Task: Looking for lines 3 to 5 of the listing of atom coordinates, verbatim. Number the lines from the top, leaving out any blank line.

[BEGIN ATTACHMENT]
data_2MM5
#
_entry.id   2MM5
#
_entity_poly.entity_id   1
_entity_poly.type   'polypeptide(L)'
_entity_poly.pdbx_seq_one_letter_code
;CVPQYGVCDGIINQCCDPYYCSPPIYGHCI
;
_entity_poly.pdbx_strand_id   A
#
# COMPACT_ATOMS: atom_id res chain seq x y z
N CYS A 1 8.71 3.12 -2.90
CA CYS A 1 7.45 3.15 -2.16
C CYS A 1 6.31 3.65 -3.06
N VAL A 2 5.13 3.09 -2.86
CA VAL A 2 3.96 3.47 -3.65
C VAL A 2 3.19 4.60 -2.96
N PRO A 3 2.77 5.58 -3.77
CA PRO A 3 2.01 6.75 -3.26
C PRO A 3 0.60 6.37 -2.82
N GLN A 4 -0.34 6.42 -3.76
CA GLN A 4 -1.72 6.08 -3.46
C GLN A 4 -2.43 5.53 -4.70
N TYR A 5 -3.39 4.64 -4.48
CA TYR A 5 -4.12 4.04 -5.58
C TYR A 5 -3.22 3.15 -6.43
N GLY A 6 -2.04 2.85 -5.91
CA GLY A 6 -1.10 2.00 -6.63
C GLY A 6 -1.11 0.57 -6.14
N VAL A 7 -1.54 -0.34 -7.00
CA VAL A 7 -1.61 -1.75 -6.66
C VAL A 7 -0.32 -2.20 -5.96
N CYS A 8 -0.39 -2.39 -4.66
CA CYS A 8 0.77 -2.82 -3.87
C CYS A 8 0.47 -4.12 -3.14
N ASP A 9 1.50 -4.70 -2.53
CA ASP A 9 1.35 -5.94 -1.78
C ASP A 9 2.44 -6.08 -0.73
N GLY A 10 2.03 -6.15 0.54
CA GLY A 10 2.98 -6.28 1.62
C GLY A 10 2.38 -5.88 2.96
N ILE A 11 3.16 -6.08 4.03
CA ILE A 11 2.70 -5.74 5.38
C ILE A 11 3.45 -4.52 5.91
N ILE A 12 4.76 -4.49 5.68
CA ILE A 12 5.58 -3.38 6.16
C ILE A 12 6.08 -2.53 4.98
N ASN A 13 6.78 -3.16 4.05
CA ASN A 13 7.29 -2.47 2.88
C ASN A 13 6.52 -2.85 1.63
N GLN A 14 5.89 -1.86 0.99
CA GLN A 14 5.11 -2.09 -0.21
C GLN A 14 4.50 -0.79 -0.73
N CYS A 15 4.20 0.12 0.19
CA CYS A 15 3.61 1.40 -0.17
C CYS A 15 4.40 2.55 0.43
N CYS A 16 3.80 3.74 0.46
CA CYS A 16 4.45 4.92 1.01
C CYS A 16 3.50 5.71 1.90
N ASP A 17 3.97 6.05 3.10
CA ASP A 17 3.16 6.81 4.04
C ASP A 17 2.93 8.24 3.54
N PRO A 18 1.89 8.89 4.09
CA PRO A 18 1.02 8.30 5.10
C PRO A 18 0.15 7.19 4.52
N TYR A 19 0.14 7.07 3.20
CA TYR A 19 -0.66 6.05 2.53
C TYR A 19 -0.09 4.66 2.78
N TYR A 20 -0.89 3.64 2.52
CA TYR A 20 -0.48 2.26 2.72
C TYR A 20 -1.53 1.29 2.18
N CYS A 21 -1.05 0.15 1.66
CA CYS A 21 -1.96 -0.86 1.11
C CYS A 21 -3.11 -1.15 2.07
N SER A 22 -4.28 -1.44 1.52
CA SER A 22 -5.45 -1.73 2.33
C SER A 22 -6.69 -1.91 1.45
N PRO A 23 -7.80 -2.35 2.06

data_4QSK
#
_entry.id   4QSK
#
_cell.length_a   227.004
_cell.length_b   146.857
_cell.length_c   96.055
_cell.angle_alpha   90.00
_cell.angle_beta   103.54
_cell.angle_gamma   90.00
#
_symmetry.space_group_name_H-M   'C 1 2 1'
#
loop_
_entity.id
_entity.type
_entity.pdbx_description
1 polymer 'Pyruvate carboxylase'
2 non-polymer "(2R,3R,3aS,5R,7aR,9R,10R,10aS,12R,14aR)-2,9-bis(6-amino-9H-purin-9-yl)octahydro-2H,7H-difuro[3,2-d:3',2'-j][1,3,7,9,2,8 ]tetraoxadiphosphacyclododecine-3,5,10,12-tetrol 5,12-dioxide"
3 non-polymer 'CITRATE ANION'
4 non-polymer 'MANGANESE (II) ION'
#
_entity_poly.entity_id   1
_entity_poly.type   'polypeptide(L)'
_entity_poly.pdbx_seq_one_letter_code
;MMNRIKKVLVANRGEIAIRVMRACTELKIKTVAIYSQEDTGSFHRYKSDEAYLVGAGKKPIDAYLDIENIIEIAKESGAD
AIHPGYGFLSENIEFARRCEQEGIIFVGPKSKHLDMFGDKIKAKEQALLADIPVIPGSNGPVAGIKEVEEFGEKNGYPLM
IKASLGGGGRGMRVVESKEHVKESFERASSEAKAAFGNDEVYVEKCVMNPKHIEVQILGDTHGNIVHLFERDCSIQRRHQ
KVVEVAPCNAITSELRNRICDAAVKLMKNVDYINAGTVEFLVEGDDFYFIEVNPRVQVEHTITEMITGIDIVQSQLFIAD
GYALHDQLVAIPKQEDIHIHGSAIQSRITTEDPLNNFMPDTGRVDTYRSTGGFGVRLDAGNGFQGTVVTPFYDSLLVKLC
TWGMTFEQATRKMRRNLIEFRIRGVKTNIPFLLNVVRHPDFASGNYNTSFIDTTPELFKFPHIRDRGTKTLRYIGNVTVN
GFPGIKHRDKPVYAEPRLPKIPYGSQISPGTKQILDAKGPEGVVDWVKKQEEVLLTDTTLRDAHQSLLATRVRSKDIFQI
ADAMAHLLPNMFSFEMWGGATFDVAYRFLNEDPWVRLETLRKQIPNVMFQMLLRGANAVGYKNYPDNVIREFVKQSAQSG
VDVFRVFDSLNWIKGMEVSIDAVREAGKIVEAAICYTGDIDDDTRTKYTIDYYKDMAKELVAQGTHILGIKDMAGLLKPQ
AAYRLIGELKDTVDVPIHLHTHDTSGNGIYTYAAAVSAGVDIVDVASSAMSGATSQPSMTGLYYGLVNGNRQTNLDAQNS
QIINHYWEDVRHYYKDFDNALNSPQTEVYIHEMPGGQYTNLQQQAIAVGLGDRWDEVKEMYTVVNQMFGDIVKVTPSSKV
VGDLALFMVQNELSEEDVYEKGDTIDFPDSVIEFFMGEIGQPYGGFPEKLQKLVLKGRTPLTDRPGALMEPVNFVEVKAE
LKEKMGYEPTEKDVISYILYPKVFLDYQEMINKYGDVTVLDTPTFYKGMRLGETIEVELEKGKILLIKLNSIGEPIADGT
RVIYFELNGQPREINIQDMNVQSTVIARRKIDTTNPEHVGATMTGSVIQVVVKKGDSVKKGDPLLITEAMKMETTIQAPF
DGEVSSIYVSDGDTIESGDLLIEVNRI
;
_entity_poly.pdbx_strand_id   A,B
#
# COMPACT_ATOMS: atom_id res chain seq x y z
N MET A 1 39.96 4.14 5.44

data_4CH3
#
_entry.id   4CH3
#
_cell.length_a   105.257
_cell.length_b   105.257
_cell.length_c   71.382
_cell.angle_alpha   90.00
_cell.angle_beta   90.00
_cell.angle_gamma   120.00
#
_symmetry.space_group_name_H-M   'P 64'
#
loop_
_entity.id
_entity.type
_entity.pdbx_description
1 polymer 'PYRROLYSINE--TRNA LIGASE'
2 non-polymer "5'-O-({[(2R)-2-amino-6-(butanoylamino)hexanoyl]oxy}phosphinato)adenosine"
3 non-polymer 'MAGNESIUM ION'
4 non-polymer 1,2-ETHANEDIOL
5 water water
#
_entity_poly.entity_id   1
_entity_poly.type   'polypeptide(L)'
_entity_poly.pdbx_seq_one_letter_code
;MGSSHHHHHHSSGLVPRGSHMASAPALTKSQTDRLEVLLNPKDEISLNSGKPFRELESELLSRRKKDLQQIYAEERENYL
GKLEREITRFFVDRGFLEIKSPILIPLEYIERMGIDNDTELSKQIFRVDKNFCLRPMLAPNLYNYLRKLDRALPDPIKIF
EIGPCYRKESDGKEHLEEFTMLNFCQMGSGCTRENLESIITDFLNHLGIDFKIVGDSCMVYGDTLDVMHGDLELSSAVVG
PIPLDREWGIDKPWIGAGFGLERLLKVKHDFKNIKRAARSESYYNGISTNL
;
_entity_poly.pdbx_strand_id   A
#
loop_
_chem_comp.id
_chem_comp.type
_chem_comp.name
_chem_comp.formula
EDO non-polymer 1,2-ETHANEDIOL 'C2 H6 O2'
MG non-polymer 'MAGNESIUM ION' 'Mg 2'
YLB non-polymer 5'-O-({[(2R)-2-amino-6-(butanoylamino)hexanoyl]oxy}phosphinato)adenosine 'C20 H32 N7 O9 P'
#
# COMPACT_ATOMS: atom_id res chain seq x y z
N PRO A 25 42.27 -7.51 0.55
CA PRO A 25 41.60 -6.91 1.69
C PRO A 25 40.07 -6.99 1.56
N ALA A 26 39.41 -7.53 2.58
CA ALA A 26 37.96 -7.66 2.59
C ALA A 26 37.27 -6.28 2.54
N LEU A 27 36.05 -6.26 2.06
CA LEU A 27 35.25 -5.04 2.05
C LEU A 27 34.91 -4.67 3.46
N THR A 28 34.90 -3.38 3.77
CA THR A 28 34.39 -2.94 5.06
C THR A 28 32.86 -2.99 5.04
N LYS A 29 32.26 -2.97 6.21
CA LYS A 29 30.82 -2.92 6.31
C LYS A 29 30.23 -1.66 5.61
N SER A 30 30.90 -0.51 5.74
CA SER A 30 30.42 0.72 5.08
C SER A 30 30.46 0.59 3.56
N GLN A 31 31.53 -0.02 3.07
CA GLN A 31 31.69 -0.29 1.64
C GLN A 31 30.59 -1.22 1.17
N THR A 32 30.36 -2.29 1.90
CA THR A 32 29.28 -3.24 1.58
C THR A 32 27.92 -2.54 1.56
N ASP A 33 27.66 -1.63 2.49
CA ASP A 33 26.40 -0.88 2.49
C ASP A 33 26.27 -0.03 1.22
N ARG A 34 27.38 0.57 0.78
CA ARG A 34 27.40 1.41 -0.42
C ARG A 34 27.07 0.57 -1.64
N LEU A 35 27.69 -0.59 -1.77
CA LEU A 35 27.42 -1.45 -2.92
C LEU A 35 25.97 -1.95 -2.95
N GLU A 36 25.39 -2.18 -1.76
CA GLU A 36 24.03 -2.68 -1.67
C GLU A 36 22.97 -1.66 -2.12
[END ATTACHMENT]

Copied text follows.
_entry.id   2MM5
#
_entity_poly.entity_id   1